Qualcomm, through its Wireless Reach initiative, is which will use mobile health technology to help show asthmatic children and teenagers where and how their worst asthma attacks occur. Zephyr Technology, maker of wearable vitals monitoring system BioHarness, is providing technology for the program, as is Asthmapolis, a startup that makes GPS-enabled sensors for asthma inhalers.
Fifty patients, aged seven to 17, will be selected from the pulmonary and asthma/allergy clinics at Rady Children's Hospital, a teaching and research hospital in San Diego. Each patient will get a remote monitoring kit including a Zephyr BioPatch for continuous monitoring of heart rate, respiratory rate, and activity; two Asthmapolis sensor-laden inhalers, and a Qualcomm Life 2net Hub, which will receive data from the sensors and send it to care providers over 3G.
By comparing data from the various sensors on the Asthmapolis mobile app and ZephyrLIFE Home portal, parents, patients, and providers will be able to see where patients were when they used their rescue inhalers and if there was a predictive spike in their activity and heart rate. This information will allow providers to personalize the patient's therapy, adjusting medications and helping them avoid behavior that might trigger attacks. Ultimately, Qualcomm hopes to prove these sensors can reduce emergency room visits and hospitalizations.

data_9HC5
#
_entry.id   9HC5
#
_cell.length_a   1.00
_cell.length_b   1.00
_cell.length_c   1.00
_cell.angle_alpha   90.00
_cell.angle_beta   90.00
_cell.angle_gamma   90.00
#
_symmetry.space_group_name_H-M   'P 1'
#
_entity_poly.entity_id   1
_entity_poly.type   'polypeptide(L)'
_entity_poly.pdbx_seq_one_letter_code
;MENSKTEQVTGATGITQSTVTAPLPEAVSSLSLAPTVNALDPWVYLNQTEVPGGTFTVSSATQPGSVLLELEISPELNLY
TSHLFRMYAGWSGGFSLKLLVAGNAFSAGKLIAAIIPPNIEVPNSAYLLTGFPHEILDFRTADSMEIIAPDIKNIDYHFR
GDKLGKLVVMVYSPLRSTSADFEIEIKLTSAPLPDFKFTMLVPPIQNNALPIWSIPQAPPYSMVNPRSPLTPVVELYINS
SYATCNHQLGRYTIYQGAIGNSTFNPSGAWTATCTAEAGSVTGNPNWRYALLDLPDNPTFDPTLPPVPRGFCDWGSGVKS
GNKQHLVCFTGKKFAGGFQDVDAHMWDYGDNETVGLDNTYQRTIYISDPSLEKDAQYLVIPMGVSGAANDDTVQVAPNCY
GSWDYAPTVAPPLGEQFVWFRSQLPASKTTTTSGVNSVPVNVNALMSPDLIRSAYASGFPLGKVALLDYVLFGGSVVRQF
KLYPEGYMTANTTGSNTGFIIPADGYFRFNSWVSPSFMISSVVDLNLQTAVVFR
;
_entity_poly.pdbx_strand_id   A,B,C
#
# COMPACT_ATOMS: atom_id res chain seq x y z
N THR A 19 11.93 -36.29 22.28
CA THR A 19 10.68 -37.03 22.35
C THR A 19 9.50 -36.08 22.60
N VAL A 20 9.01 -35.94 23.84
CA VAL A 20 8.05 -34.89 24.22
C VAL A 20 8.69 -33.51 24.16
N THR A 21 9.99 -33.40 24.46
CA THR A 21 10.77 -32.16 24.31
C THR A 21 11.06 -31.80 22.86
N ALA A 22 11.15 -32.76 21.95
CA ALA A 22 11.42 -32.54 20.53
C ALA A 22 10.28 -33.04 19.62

Qualcomm Life had an existing partnership with Asthmapolis -- though Asthmapolis is primarily designed to work with smartphones, the company brought in the 2net Hub to help patients who might not have access to one. Zephyr has also been since early 2012.
Asthmapolis and Zephyr both raised money last quarter, with Asthmapolis netting $5 million in April and Zephyr picking up $2.4 million in May. Zephyr has also been finding its way into a number of hospital pilots, including a childbirth pilot with Massachusetts General Hospital and a congestive heart failure pilot in Flagstaff, Arizona.